• Is the heavy growth in digital world bad for the hindi film industry?

  • Do you think it is difficult to differentiate between a good film and a hit film in bollywood?

  • Do you feel pestered in kind of the load of expectations that you have through audiences, does it come in way of your craft in some way?

  • What should be the approach of casting and filmmaking?

  • How do you think cinema is perceived in small towns?

  • How was it for you when you broke into direction with 'Socha Na Tha'?

  • How was the experience of making the digital series She?

  • Do you get anxious with the process of filmmaking?

  • What piece of advice would you like to give to the aspiring directors out there?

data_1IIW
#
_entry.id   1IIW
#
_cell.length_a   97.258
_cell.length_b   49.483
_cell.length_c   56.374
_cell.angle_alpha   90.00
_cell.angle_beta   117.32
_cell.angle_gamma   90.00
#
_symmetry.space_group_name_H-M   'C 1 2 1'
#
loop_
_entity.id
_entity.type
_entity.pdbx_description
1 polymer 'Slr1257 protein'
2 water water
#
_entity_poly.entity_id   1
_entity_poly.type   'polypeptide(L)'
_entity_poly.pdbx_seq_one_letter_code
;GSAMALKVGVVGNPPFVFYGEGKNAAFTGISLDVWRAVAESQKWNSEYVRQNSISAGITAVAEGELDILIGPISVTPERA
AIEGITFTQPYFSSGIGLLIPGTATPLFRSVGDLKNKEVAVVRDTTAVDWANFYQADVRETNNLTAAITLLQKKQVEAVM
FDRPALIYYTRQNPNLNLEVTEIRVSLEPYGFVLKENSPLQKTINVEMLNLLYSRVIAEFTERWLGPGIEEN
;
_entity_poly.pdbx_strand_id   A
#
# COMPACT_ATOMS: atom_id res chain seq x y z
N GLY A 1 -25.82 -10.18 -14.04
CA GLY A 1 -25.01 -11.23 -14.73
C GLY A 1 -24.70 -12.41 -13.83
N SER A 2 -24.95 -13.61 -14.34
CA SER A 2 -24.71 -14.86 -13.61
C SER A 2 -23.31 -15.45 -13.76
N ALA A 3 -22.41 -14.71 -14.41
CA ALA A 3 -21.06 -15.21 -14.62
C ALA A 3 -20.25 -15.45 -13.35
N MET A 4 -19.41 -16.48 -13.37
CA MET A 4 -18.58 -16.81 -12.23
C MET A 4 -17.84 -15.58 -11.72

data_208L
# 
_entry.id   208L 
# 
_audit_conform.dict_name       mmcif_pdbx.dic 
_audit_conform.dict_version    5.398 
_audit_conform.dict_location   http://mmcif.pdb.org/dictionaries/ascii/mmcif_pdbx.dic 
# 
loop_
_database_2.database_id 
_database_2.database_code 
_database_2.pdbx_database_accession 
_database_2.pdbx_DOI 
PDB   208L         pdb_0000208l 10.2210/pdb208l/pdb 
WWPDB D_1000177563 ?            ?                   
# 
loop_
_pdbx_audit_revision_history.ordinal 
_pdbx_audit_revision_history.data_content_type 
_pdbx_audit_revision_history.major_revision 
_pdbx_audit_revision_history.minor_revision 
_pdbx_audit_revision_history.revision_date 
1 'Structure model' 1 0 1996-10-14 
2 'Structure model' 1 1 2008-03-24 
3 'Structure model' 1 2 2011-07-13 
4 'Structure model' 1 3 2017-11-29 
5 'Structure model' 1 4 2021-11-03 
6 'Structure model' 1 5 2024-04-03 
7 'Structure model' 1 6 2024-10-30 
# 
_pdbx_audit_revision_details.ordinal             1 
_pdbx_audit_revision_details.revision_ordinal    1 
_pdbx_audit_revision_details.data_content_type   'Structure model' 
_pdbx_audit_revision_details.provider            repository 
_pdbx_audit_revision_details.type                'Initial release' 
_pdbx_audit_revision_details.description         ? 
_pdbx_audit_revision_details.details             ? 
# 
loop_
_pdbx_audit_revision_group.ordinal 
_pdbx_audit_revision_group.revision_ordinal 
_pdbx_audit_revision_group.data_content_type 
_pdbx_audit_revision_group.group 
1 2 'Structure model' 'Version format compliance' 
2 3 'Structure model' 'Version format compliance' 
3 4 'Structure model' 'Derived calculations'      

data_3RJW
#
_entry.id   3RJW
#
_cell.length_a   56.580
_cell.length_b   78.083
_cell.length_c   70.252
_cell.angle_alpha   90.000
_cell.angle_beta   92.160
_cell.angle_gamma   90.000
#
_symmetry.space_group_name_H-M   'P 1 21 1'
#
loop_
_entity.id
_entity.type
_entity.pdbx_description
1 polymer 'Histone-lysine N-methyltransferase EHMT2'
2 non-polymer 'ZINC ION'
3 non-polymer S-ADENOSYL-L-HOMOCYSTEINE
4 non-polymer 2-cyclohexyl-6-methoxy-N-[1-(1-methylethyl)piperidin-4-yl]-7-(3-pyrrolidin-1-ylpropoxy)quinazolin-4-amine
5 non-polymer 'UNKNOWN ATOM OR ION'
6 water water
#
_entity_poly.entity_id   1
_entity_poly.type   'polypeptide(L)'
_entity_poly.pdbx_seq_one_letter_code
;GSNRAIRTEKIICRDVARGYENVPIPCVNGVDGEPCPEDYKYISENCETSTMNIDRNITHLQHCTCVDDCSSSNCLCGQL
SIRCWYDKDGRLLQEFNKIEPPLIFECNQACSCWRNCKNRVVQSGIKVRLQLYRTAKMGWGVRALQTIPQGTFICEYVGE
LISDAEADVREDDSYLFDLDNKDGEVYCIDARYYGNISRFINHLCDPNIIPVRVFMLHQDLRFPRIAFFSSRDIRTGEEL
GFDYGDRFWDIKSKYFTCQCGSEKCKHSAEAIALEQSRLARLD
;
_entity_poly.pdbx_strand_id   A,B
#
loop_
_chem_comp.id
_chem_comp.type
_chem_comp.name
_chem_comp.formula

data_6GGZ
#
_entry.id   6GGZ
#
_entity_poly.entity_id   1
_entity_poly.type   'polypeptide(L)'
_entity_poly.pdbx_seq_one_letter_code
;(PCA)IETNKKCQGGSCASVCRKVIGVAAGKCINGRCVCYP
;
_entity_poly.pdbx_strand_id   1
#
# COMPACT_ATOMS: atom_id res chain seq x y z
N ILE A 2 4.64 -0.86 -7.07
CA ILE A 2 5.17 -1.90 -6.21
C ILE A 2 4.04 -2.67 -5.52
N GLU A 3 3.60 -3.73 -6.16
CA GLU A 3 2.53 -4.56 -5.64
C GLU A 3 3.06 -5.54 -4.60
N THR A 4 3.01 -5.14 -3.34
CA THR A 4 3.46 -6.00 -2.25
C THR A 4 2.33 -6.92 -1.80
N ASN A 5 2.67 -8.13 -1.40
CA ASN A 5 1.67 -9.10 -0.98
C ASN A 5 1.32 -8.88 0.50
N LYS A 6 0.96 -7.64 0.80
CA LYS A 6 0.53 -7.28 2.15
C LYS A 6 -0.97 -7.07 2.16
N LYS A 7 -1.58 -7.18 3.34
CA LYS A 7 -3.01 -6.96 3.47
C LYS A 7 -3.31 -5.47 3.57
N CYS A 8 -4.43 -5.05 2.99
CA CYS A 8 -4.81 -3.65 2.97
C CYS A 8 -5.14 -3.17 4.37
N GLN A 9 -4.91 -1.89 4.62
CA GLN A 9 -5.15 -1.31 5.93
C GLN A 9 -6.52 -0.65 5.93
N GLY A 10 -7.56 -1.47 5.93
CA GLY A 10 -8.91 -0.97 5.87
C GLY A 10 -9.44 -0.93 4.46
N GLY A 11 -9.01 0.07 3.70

• What change would you like to do in the hindi film industry?

  • What is that you take away from failures?

  • How did you enter into the film Industry?

  • What keeps you inspired to make more movies?

  • What keeps you inspired to make more movies?

  • What do you do when an actor comes in and his vision or idea hampers the narratives?

  • How do you direct your actors to get desired performance that you want?

  • How was the process of learning camera angles?

  • What are the advantages or disadvantages of not taking any training in film direction?

  • What did you learn from the failure of 'Jab Harry Met Sejal'?

  • When you sit down to write a story is your first instinct always romance?

  • Why do you think your cinema have an extreme reactions from the audiences?